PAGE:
Buriram might be one of the best kept secrets in Isan. While clearly minor to its famous neighbour provinces ofKhon Kaen and Korat in terms of economic performance, transportation services, infrastructure, population and size, there are quite a lot of reasons why the 30,000 citizen town also known as the “Town of Happiness” is well worth a visit.
Just to name a few: Buriram is home to one of Thailand’s most successful football clubs, Buriram United, the most modern race track, the Buriram Circuit, as well as the most significant Khmer site in Thailand, Phanom Rung.
However the little Isan province 410 km northeast of Bangkok is still far from touristic and it’s a great place to experience the typical Isan way of life and culture. People are very kind and how I learned also good with languages as most of them speak Central Thai, Isan, Khmer as well as at least basic English.
Below are the best things to do and attractions in Buriram and where they are located:
Phanom Rung Historical Park
Phanom Rung is one of Thailand’s most amazing Khmer architecture site, aged over a thousand years old. Built on an extinct volcano, it was originally a Hindu religious site and later became a Buddhist one. Several additions were made during the 15th-18th Buddhist century.
Crowning on top of a extinct volcano 60 km south of Buriram town, Phanom Rung is the largest and best restored Khmer site in Thailand. The name of the temple is in Khmer and means “big mountain”. It’s 400 meters high and offers fine views of the surrounding rice fields, on clear days even the Dangrek Mountains on the Cambodian border are visible to the southeast.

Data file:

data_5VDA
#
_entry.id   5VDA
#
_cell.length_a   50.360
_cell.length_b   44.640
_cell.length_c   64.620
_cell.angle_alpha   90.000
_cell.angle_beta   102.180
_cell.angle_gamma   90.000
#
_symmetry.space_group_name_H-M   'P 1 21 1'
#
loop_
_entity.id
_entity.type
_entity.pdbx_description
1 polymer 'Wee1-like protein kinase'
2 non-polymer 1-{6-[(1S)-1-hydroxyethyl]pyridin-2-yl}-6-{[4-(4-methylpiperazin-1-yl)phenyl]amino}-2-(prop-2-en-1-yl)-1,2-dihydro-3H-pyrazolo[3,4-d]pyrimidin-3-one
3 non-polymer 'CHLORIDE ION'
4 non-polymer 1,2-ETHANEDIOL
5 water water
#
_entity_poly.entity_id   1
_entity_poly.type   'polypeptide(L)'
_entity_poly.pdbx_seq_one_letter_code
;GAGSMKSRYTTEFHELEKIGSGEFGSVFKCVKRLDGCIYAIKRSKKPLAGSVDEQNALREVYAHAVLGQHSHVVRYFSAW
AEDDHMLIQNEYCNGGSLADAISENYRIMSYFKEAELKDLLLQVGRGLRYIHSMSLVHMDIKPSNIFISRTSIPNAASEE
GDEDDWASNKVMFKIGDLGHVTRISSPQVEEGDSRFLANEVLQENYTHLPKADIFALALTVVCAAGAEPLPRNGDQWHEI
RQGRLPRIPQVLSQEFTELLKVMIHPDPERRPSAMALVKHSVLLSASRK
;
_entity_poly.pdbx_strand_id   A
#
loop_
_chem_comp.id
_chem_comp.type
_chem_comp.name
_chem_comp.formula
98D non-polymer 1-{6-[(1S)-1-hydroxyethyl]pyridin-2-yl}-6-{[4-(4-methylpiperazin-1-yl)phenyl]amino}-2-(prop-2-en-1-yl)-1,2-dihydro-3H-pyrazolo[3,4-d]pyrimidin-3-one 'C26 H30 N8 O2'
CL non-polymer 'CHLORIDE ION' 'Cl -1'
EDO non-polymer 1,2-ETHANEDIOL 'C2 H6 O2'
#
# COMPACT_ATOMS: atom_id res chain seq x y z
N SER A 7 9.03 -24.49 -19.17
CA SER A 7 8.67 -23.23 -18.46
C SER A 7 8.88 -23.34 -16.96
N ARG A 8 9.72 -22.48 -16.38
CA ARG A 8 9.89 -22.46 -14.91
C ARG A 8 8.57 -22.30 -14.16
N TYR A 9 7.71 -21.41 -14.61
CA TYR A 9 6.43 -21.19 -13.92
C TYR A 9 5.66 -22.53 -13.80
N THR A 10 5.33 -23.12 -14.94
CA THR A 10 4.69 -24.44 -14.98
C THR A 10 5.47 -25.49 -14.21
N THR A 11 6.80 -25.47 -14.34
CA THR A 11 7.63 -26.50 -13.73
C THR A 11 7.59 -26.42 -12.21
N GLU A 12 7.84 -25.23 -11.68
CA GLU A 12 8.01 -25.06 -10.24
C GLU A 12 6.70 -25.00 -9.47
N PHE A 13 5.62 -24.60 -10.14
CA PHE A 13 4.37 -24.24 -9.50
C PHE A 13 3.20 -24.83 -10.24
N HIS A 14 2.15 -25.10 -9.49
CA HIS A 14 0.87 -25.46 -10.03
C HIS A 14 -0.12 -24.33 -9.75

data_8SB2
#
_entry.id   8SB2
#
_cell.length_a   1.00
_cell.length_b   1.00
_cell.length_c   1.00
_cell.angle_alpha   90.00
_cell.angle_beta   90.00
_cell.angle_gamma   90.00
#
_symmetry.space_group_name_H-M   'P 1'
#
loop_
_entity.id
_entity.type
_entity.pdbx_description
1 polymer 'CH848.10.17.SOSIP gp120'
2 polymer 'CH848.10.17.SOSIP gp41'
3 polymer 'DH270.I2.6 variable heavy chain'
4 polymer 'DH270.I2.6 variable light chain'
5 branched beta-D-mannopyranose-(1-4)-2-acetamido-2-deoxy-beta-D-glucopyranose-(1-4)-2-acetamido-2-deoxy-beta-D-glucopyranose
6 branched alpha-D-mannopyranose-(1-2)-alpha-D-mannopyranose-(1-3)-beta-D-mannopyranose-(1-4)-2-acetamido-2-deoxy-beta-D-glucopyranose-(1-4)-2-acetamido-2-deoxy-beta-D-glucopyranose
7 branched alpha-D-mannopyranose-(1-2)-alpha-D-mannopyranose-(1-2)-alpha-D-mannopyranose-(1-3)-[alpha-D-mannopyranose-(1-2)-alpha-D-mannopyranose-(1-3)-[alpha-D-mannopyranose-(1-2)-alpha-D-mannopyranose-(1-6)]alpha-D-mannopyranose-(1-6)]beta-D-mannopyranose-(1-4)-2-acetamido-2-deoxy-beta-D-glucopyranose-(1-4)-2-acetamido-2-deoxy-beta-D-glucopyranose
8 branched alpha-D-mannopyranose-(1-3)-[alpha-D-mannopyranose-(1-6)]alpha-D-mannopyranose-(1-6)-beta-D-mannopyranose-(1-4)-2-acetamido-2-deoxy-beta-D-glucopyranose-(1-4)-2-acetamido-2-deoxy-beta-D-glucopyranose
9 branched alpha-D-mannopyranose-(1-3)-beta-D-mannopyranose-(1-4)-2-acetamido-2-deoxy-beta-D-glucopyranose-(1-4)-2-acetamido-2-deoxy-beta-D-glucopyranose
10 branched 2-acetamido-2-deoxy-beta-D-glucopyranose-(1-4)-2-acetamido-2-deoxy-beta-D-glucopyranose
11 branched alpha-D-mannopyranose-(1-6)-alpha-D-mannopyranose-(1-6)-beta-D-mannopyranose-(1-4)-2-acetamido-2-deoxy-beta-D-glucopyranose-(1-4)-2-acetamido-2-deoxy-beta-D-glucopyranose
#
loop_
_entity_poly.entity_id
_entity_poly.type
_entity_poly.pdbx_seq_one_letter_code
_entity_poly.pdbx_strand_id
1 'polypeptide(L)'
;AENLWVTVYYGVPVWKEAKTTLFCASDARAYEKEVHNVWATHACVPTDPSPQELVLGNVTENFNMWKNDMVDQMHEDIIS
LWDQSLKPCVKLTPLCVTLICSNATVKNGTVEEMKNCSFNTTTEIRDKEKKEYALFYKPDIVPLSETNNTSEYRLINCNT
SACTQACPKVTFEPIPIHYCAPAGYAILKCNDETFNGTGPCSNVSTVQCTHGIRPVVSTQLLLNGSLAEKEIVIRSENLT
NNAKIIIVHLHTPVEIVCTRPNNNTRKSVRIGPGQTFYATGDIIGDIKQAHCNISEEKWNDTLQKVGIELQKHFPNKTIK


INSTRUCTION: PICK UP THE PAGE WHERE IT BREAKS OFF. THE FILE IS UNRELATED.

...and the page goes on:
Phanom Rung was built sandstone and laterite between the 10th and 13th centuries during the reign of King Suriyavarman II, a Hindu shrine dedicated to Shiva and symbolising Mount Kailash.
The temple faces east and the sun shines through all 15 sanctuary doorways four times a year : During sunrise from 3 to 5 April and 8 to 10 September and sunset from 5 to 7 March and 5 to 7 October. Events are being held on these occasions, the biggest one being the Phanom Rung Festival in April.
Phanom Rung National Park is open daily from 6am to 6pm. The admission fee is 100 baht for foreigners and 20 baht for Thai people. Parking fees of 10 baht apply for bicycles, 20 baht for motorcycles and 50 baht for cars.
How to get to Phanom Rung Historical Park:
From Buriram town, take a songthaew (20 baht, 30 minutes, every 30 minutes) on the eastern end of town or a Chantaburi bound bus from the bus station to Ban Ta Pek. From there, a motorcycle taxi costs 200 baht to Phanom Rung.
Khao Kradong Forest Park
Once an active volcano, the Khao Kradong Forest Park makes a popular relaxation spot. You can either drive up to the top of the 265 m high mountain with your own vehicle or take the 297 steps leading to the viewpoint where an impressive sitting Buddha image (Phra Suphattharabophit) is located, as well as a replica of the footprint of the Buddha called Prang Ku.
On the top is also a pool which is believed to be the mouth of the volcano. The views of Buriram town and the province are beautiful. The crater of the extinct volcano can be visited and crossed on a hanging bridge. The park is also home of quite a few interesting indigenous plants, animals and birds.
King Rama 1 Monument
Probably the nicest and most picturesque landmark in town, the King Rama 1 monument called Somdet Phra Phutthayotfa Chulalok Maharat Commemor is located at the southern end of Buriram. King Rama 1 was not only the founder of the Chakri dynasty but also of Buriram town before he became King.
Watch a Football Match of Buriram United